Thursday, January 15, 2009

Choices

I wrote a post a couple days ago. It was one of those things that I was tempted to come back and delete the depressing thing later. I decided not to. I'm dealing with cancer, and you know what? It's not all sunshine and roses. This particular post was written after a two day bout with unrelenting (and unexpected) pain. The weather sucked, and I was homebound. I read a book which caused me to begin questioning my own worth. Life is funny like that. Sometimes you can be rolling right along, and *smack*, you get sucker-punched, and find yourself reeling from the blow. Unfortunately for you folks, I blog. Next thing you know, my black mood is right out there for all the world to see. I finally decided to leave that post as it was, not delete it, because, really, everyone has days like that, days when we are not at our finest. They pass. My own mood passed as, finally, blessedly, the electric jolts of pain in my legs and abdomen began to ease. The weather got nicer. I reached out to others, and their conversations, as always, buoyed me and put things back in perspective. In the space of a day, the world looked a much nicer place to be. It was an important message, I thought, a reminder to everyone that the dark days come, the dark days go. So I left the black post right where it was, blogged a more cheerful post to reflect the change in my mood and continued on.
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Mike left a comment on that post that intrigued me. He said: Debby, life seems like a choice to me, not a response. If you view choices in a certain way, life begins to look very much like a computer program. Your input into the "system" (the world around you) determines the response you get back out of that system. As suggested by the programming analogy, this is a quite literal model. Basic proof is most quickly seen through simplistic examples; if you smile at everybody (input) they smile back and are more kindly disposed toward you (response). If you ask people questions about themselves (input) instead of talking about yourself, they like talking to you (response). If you study (input) you get good grade from your teachers (response). If you work (input), you get paid, etc.If you frown, people respond negatively. When you put negative orders (programming code) into the system, it returns negative results. It gives you what you ordered.We can change our lives by consciously operating in "cause mode." We don't control people's responses to us but we do control the quality of the code we submit to the system. Intentionally positive programming brings consistently positive results, because the world works systematically, like an incredibly complicated computer.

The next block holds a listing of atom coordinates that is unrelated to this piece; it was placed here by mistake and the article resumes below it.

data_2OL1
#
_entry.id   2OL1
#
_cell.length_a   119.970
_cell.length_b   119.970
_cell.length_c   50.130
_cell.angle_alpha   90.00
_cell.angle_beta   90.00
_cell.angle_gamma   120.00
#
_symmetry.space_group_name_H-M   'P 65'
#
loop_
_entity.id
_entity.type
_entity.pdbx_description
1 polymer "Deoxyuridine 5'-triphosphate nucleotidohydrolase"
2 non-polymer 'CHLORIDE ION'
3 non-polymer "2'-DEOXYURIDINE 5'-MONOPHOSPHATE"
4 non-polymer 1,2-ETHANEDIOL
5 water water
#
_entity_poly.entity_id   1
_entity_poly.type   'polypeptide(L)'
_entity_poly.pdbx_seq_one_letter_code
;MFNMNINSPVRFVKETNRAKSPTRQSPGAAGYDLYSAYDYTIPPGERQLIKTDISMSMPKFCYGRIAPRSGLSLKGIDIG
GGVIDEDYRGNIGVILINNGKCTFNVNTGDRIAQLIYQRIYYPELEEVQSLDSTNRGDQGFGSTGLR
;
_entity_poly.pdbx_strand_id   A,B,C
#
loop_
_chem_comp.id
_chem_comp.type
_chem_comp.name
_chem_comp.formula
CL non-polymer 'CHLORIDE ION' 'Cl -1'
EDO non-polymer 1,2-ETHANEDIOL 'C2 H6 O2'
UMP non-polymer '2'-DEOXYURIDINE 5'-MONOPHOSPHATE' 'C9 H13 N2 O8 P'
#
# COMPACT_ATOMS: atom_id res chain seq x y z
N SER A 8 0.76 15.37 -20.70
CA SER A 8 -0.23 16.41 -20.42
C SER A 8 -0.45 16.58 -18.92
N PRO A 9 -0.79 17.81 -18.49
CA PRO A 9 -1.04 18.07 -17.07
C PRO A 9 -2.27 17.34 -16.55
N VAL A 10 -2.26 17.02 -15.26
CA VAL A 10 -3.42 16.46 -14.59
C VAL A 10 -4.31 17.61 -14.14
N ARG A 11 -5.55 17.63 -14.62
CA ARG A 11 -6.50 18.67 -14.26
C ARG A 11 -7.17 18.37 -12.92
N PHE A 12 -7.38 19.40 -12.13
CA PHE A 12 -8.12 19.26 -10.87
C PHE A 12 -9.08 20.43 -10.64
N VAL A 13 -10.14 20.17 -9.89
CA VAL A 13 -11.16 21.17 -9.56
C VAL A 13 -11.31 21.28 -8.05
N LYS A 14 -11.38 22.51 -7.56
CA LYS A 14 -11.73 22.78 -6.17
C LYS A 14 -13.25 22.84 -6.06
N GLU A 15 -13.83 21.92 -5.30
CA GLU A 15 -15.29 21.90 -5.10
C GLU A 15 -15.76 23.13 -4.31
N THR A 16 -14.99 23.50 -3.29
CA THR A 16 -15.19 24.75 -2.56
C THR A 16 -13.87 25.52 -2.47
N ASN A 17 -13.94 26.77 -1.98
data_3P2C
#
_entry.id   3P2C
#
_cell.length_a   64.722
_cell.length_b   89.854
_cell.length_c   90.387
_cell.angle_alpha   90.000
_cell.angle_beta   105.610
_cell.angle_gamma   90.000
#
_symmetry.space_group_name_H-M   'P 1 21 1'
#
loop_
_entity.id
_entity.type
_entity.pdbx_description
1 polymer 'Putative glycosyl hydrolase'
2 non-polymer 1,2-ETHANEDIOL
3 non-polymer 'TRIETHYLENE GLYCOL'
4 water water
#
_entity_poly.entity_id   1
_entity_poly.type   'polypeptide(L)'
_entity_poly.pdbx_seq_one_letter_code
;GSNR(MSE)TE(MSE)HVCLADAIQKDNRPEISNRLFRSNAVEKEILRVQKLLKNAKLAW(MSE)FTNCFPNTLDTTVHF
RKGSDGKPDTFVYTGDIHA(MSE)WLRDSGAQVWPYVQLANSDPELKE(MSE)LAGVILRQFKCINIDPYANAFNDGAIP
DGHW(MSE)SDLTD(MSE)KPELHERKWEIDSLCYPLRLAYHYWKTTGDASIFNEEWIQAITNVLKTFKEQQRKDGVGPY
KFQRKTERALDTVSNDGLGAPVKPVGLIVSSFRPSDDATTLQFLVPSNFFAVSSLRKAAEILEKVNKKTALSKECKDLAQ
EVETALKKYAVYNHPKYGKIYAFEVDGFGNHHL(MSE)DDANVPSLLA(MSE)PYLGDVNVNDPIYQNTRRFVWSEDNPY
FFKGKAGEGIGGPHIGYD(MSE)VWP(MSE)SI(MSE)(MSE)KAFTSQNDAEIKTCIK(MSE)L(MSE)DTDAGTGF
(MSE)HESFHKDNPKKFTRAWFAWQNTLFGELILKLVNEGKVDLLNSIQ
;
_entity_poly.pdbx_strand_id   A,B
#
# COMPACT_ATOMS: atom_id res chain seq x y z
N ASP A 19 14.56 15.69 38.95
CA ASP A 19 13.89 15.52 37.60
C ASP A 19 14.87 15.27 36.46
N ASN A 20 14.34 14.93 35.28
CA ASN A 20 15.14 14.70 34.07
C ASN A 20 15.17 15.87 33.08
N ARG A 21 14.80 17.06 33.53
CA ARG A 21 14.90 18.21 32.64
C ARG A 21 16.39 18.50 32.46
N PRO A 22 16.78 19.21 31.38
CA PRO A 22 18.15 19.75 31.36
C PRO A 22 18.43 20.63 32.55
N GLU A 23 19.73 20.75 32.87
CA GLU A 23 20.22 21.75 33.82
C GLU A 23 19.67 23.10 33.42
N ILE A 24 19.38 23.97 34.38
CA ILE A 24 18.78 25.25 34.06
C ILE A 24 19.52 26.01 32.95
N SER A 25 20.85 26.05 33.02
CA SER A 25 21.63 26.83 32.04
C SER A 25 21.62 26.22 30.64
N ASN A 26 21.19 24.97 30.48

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I've been cogitating on this one for a while now. To a degree, Mike, you are right. Anger begets anger. You can attract more flies with honey than vinegar (although crap draws them as well). Complaining angry people attract other complaining angry people. Suspicious people wind up being people that others are suspicious of. The list could go on and on. But the world, unfortunately is not a computer, and the positive programming theory often falls flat. I've seen, with my own two eyes, smiling women reduced to tears by grown men who feel that it is acceptable to belittle them in a public setting. I've seen smiling mentally retarded children ridiculed by people unwilling to be patient, to slow down even a minute to preserve the dignity of another less fortunate than themselves. I've seen someone come into a new church, their tremulous smiles met with judgment, scorn, and gossip. After the dust settled, the empty spot in the pew was unmourned. I've seen smiling people mocked for the color of their skin, for their sexual orientation, for their beliefs. 'Smile and the world smiles with you' is not always true. It is not at all like a computer, that you imput a code, and the world spits back a standard and predictable response.